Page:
For My Father
Burying My Father Arthur Dorfman: May 5, 1908-September 1997.
Having had so much time between my father's dying and today, I have had a chance to think. I am amazed that a death so wished for and so welcome is also so powerful and so sad.
Although we live in the present and plan for the future, we understand life in mulling over the past. And my father's death has thrown me back into my memories and unleashed love for him I took for granted. and questions and regrets. Would've, could've, should've.
It has made me very happy, an odd word to use today, to hear by email, phone and fax that you would be here. It is very comforting to know that the family sticks together and shows up. That even now, living in different suburbs and different states, we are emotionally still a family.
It is beyond comfort to know that my friends and our family's friends care about us and want to be with us on this day we all know will come for us.
And it makes me happy that you remember my father with love and affection, and awe. And terror. And curiosity.
I've also been thinking about this plot of ground and who is here waiting for my father. Here near where we are standing and nearby, God came early and God came late. There is no figuring.
My mind has gone to Maple Court and Pasadena Road and Blue Hill Avenue and Seaver Street and the Mishkan Tefila. Grove Hall. Morton Street. Route 9. I've tasted Uncle Simmy's green tomatoes. Seen Uncle Abe coming through the door. And I've wondered if I could ever find my way to Groton .
My grandma Annie actually died on September 29, 1958. Today of course is September 28, 1997. My father was such a good son I think it was my grandmother's karma that let him leave us this week.
And I've thought of cousin Paul Bellis and how all the people who loved him and Florence trouped to Florida to honor both of them. And how it is karma that Florence was coming to Boston for happy reasons and could be here with us.
I don't think children ever understand their parents, even now in the nineties when we let it all hang out. Certainly in my generation parents inner thoughts were hidden from the kids. There was no Oprah to give kids clues to what was going on. No pop songs that gave the language.
And back then men never said what they were thinking and feeling, if indeed they had a clue themselves what they were thinking and feeling. I cannot imagine my father saying he needed something from us emotionally. That he felt annxious about something. And he absolutely never ever said, I need your help.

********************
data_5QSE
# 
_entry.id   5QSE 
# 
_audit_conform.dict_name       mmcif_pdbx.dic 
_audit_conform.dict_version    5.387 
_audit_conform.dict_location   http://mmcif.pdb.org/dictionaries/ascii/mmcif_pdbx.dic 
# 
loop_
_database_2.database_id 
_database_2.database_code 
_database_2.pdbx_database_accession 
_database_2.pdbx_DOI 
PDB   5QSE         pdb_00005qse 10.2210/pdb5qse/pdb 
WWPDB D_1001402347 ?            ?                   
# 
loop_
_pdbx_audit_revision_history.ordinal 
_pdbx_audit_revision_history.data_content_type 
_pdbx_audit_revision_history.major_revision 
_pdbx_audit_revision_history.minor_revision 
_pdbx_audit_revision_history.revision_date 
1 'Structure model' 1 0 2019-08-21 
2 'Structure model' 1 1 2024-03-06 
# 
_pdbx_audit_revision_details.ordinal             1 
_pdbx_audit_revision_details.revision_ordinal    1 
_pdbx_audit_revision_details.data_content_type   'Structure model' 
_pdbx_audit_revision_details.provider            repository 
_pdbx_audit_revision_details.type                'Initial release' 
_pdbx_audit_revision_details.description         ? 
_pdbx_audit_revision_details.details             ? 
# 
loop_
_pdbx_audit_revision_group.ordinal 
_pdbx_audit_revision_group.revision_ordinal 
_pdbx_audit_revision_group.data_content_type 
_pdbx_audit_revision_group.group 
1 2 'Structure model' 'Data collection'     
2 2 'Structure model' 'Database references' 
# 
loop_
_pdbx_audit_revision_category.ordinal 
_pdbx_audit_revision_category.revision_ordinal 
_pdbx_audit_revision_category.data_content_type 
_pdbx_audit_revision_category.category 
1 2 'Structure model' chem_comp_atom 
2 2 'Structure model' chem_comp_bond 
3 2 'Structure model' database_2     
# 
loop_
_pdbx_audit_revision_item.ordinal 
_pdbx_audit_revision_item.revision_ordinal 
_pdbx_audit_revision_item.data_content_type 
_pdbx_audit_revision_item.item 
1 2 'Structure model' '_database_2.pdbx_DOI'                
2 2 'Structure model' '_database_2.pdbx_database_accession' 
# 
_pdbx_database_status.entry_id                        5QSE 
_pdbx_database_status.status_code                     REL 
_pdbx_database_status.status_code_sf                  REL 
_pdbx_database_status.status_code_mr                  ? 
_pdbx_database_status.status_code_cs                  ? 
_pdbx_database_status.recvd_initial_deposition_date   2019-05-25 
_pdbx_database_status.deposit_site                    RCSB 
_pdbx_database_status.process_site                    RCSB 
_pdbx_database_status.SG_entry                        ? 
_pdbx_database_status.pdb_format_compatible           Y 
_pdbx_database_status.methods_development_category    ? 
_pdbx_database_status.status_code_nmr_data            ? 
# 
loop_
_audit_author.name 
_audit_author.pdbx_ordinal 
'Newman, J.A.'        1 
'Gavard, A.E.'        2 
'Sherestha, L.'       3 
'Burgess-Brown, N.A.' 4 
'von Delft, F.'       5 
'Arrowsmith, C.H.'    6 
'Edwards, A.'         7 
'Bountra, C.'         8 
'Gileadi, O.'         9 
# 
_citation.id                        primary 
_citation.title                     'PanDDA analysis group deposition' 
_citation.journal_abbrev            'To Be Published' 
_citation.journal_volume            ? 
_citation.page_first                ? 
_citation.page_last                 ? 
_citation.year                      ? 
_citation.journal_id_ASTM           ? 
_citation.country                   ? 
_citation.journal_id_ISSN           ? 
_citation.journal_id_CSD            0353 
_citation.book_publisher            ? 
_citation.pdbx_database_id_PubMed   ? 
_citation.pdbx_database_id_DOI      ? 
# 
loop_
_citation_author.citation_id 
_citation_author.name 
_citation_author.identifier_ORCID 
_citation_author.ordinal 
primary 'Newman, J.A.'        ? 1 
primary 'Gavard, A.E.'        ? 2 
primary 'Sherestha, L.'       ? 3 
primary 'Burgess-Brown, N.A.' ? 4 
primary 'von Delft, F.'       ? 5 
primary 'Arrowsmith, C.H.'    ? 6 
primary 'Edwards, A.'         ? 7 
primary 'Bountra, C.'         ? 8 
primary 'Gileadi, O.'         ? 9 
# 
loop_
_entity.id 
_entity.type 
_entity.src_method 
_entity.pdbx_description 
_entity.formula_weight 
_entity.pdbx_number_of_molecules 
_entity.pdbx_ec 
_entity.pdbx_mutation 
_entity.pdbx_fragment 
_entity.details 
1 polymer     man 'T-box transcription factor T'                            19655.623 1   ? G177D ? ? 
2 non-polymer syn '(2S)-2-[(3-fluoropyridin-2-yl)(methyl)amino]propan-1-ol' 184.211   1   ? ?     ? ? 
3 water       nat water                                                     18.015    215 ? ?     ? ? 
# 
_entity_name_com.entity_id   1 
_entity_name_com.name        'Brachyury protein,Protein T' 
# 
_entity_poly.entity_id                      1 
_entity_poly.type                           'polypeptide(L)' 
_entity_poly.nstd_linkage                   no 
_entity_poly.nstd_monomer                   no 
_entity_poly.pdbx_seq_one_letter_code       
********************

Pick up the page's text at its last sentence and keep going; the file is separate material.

Many of you, Herbie, Sheppy, Tommy knew my father better than I did. I knew him by what he DID, not by what he said or revealed. And of course, what he did was always be there for me, no matter what my scheme.
It's funny but what is most vivid these past few days is the schlepping, the picking me up after doctors appointments, the writing to me every day when I was in Paris my junior year.The warehouse. The sweet corn. The smell of the cigars. My hearing the toilet flush every morning at 4:00 a.m. His puttering over his tiny row of plants on Solon St. The way he changed a flat tire. My dropping him off and picking him up at Ponkapoag.
The most loving thing my father did for us is he took care of my mother for many years, keeping from us her vulnerability and his own diminishment. He gave up Florida before he would have liked to and he left the Cape way before he wanted to. He moved to the Hebrew Rehab so that we three girls, if I dare call us that, could have our lives. It was a sacrifice for him and a painful dilemma for Sandy, Janie and me.
If there was ever anyone who was sure he wouldn't get old and vulnerable, that he would take care of everything himself, it was my father. And you know what, I believed him. I could never believe my father had become an old frail man. I expected that he would be able to sling crates of oranges over his shoulder forever.
At the Hebrew Rehab he kept aspects of his personality to his last few days. The first few years he read the newspaper every day. He never let my mother out of his sight. Even later, when he was more impaired, he could still connect. He was able to let the nurses he liked know that he liked them. He was atheletic. He walked laps around his floor with his walker, growling at old ladies who got in his way. He hated to sit still. He could say NO. And he could get mad. He wouldn't do what he didn't want to do. Or eat what he didn't want to eat. He could still be gruff. He could still be mild. And he was still until last Tuesday VERY very strong.
I will remember and love all of you who are here with us this afternoon. Unfortunately, though Sharon is open and rolling and green, it isn't a golf course.
read also my note on my mother.